I haven’t bothered with Economist opinion (nor even its “facts”) for more than a decade. What surprises me is that its editorial staff think that those old and frayed-edge slogans will still be persuasive to the rational and intelligent people that they like to believe form its readership.

  3. David says:

    In my book your right as usual Roger.

  4. Roger, the business community seems – at long last – to be waking up to the European threat. Paul Sykes is by no means alone, it seems, in giving generously to UKIP. The Conservatives are in total denial – strange how long it takes in politics to change your mind.
    Of course you are right, and of course the Economist (I no longer read it) is wrong (no and not the article either, I am afraid.)
    When will the Conservatives come to their senses, ally with UKIP and walk through the election open door though? Mr Cameron, remember, is the man who actually lost to Gordon Brown!

    • Me_Again says:

      Same old same old….
      You assume everyone in UKIP is a former Tory or a closet Tory, Mike.
      That isn’t the truth and hasn’t been for a long time.
      I consider myself [and lots of former ‘non voters’] to have chosen a party with a different path, a libertarian and commonsense path. If it should ever be taken towards a pact [stupid really as it’s always suicide for the junior party] with either Tories, Liberals or Labour I’m afraid my support will stop. Instantly. Permanently. I think a lot of other current and recent [last 4 years] UKIP supporters/members would feel the same. UKIP could say goodbye to all the former labour supporters and most of its nascent support in the north, they could say goodby to an awful lot of the former ‘non voters’ who will just say ‘bugger it, closet Tories after all’. Same muppetry, different rosette, and I never went for purple and yellow anyway….’

  5. maureen gannon says:

    When are any of them going to join us in the real world where we are watching our country being descimated , bit by bit until we are but sections called European regions, that complete erosion of the word they use a lot but have no idea of the meaning, democracy, when we are being ruled by the most undemocratic unification of nations there has ever been .and they have the front to tell us that we are so weak we cannot survive without them.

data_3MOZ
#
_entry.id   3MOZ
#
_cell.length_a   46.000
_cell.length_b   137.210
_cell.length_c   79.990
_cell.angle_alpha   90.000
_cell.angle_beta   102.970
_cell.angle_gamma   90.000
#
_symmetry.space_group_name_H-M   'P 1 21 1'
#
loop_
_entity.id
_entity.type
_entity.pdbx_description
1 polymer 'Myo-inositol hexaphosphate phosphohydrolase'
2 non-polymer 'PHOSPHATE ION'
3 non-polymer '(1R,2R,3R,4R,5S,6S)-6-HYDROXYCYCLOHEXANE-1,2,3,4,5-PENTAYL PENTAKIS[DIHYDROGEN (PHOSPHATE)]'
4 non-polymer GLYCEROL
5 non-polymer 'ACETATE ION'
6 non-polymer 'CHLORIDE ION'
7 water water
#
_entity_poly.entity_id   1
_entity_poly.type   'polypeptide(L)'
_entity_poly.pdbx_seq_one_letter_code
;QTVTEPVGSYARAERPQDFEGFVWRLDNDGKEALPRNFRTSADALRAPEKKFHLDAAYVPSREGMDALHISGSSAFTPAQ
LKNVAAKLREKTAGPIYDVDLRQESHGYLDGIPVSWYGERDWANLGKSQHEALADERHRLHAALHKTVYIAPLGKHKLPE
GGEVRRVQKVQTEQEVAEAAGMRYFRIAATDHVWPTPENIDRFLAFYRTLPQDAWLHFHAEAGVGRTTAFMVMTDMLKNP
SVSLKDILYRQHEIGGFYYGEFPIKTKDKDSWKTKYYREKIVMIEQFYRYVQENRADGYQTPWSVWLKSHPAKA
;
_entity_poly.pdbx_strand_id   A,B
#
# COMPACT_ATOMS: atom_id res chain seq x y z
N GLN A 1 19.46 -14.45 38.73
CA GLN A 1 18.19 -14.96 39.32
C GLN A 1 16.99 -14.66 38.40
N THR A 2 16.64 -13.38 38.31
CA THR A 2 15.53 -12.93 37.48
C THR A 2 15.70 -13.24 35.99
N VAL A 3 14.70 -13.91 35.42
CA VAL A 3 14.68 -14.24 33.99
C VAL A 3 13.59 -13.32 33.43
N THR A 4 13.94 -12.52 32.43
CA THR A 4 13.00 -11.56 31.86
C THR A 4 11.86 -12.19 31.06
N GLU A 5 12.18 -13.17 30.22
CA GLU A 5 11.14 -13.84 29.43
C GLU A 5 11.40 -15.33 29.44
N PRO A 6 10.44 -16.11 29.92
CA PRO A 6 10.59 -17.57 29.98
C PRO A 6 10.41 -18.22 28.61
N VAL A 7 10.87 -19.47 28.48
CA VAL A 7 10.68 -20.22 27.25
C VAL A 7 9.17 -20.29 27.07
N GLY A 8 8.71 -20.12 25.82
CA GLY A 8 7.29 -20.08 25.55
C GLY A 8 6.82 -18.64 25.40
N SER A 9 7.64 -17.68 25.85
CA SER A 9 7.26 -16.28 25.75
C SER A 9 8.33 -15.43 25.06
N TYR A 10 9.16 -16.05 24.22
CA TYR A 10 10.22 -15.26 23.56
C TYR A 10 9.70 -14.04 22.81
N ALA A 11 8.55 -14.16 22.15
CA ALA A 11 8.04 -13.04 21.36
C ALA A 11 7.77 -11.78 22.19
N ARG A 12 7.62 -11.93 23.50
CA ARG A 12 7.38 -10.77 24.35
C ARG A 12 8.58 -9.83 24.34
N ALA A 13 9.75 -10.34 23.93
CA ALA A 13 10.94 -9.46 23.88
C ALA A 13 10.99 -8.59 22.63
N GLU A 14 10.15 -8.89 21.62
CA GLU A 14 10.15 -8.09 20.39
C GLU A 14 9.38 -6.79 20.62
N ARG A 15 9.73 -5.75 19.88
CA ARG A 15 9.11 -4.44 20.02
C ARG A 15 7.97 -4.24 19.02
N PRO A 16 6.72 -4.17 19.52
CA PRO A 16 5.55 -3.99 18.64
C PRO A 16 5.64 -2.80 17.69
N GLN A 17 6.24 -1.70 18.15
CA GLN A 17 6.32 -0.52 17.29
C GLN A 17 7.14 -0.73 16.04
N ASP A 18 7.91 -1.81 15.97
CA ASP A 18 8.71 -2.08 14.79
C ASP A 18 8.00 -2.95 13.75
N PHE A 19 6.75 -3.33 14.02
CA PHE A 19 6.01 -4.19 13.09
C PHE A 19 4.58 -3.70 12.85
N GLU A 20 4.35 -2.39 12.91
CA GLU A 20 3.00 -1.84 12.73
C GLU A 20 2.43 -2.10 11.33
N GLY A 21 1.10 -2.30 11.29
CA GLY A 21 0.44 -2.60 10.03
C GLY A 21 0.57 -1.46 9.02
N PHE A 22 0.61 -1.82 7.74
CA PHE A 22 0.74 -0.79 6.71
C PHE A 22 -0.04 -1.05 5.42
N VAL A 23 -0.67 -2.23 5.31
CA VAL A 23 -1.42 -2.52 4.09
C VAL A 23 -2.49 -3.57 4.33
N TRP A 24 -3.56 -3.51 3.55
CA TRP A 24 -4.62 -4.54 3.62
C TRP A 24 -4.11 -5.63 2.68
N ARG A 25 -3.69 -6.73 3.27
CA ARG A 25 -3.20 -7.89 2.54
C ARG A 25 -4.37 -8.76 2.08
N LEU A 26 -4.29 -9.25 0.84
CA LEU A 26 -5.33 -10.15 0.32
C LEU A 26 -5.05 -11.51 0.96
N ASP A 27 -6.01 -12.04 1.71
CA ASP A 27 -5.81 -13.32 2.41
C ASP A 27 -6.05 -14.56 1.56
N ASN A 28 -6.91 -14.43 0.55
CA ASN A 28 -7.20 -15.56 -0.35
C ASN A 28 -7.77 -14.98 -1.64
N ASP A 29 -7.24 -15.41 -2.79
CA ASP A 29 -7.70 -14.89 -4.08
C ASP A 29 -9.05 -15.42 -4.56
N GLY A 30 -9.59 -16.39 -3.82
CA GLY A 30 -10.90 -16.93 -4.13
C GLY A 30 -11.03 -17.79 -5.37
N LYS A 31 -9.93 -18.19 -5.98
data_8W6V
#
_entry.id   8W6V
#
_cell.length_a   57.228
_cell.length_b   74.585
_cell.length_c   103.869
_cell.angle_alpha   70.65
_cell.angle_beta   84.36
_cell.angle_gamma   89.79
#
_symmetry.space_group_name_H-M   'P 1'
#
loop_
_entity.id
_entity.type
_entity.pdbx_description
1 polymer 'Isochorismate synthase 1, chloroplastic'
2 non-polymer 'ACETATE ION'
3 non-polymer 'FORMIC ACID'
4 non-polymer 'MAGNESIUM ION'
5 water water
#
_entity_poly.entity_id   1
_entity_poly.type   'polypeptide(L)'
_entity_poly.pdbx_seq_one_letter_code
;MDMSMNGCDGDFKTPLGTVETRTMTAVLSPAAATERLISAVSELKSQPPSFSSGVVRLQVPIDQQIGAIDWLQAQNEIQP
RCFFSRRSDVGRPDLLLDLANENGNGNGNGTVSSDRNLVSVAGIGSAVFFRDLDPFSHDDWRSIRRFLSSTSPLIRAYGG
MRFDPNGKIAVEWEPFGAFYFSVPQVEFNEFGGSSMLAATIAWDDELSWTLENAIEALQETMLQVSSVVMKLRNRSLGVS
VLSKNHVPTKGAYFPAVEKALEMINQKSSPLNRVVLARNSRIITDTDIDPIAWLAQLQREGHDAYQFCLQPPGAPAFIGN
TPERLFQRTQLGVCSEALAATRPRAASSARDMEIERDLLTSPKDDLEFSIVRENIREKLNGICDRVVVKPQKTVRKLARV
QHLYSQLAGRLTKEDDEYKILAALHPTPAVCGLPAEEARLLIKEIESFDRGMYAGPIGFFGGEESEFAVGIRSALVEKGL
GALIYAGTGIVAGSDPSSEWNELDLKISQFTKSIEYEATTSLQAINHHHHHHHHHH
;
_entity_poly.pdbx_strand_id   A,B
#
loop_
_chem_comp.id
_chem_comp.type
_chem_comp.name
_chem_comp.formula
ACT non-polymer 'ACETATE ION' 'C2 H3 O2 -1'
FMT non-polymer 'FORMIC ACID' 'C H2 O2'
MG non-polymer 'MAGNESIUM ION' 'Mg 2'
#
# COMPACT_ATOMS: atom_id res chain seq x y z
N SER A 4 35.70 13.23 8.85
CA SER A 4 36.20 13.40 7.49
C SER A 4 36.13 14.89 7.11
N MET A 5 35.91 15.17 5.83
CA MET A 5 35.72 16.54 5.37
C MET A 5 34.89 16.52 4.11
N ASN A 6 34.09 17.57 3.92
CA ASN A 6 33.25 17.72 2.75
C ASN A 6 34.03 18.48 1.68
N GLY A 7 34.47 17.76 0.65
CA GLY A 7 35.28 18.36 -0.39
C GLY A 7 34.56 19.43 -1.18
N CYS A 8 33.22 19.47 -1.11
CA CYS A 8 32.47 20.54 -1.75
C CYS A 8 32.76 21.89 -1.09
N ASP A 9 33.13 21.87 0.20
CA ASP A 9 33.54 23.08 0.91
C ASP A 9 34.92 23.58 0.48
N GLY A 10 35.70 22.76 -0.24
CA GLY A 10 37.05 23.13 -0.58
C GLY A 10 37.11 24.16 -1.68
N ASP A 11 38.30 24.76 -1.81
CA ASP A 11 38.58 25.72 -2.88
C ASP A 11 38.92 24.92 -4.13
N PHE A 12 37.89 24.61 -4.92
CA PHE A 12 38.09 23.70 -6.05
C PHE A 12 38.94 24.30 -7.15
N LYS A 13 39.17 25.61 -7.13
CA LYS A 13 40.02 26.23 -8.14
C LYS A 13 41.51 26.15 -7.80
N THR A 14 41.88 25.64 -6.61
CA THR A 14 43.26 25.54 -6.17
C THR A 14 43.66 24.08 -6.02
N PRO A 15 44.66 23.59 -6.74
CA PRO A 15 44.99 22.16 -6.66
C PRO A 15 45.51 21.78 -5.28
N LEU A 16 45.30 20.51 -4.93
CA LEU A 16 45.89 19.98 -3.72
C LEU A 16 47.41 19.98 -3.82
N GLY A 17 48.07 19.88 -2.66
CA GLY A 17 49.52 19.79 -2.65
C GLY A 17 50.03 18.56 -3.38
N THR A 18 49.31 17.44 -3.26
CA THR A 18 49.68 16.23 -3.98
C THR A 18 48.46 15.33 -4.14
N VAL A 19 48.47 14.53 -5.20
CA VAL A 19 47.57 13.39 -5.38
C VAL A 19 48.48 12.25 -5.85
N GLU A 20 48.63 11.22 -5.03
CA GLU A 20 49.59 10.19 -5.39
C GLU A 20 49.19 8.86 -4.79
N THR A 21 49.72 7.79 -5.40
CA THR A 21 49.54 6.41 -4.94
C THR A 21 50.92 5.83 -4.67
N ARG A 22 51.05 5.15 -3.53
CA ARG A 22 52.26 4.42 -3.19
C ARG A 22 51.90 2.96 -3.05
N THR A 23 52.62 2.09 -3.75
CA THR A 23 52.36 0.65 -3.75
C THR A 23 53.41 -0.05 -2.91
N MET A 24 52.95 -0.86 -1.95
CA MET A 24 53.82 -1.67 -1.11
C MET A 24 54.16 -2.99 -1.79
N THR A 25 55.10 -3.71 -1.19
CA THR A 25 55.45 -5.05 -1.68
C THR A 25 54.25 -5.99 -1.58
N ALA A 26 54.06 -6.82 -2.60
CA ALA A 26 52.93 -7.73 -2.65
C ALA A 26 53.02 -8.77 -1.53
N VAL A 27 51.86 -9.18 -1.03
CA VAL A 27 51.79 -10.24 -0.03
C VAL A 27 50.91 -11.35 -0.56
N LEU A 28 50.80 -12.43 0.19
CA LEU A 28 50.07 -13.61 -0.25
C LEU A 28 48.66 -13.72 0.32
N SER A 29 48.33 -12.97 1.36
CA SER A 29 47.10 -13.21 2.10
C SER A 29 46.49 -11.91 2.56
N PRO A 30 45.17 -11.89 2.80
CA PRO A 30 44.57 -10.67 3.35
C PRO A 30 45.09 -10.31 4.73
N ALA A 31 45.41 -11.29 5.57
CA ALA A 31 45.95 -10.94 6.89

I shall be at the HOL tomorrow fighting the cause for an English Parliament, their regionalisation has done nothing but caused division, I would rather we were this little island which was untill Heath betrayed us self sufficient, we would at least be free from the shackles that bind us, taking from us our freedom to protest our self rule,

    Sorry for the rant hope I have been coherant. keep up the good fight Roger I watched you on the politics show you were superb.

    • Me_Again says:

      I too would favour an English parliament, I toyed with the English Democrats for a while and decide they were both too new and the EU exit comes first. But after the dust has settled on EU exit, there still remains the same kind of inequality we are fighting against now, only this time it is pitched against the majority.

  6. Chris says:

    The establishment are worried; the civil service, politicians from the three main parties and the large multi-nationals. The evidence is seen in the main stream media (MSM), with scare stories in the Economist, the usual suspects in the Daily Telegraph (Dan Hodges, Matthew d’Ancona) and the left-wing media.

    Next year it will get worse. The amount of rubbish which will be thrown at UKIP will be torrential as they pull out all the stops to try and stop the party.

    If I was a Tory MEP, I would be worried about my job in 2014.
    If I was a Tory MP, I would be worried about my job in 2015. Especially if my name was Anna Soubry (majority of 390).

  7. Anne says:

    What ever anyone wants to call our Country, I just want the call that it is a FREE Country once more. I want to enjoy the GREAT celebrations we had in this Country we had in 1945 (Yes, I was there) when we were assured that we were free from foreign rule. We were indeed very poor and in deep debt, but by continuing to pay for TWO Governments-one foreign- and three Parliaments-one foreign- as we are at present, we will ALWAYS be in deep, deep debt.

    As long as people continue to vote for any of the three major Political Parties that want to remain in the EU-forever, we will indeed remain in the EU, and in debt.

    I believe that the only way this Country will ever be free from foreign rule is by using the General Election in 2015 as the REFERENDUM we have been denied and only vote for those Political Parties or Organisation that want freedom from foreign rule. PUT YOUR COUNTRY BEFORE YOUR POLITICAL PARTY. It matters not, if those you elect have never Governed before, for those in Parliament since 1972/3 have only obeyed EU orders. There are some back Benchers of course that want out of the EU-they of course should be voted for, if they stand again. I firmly believe by looking at what the EU has already lined up for 2020, 2030, and even 2050, the 2015 General Election /REFERENDUM is the only chance left to get out of the EU at all.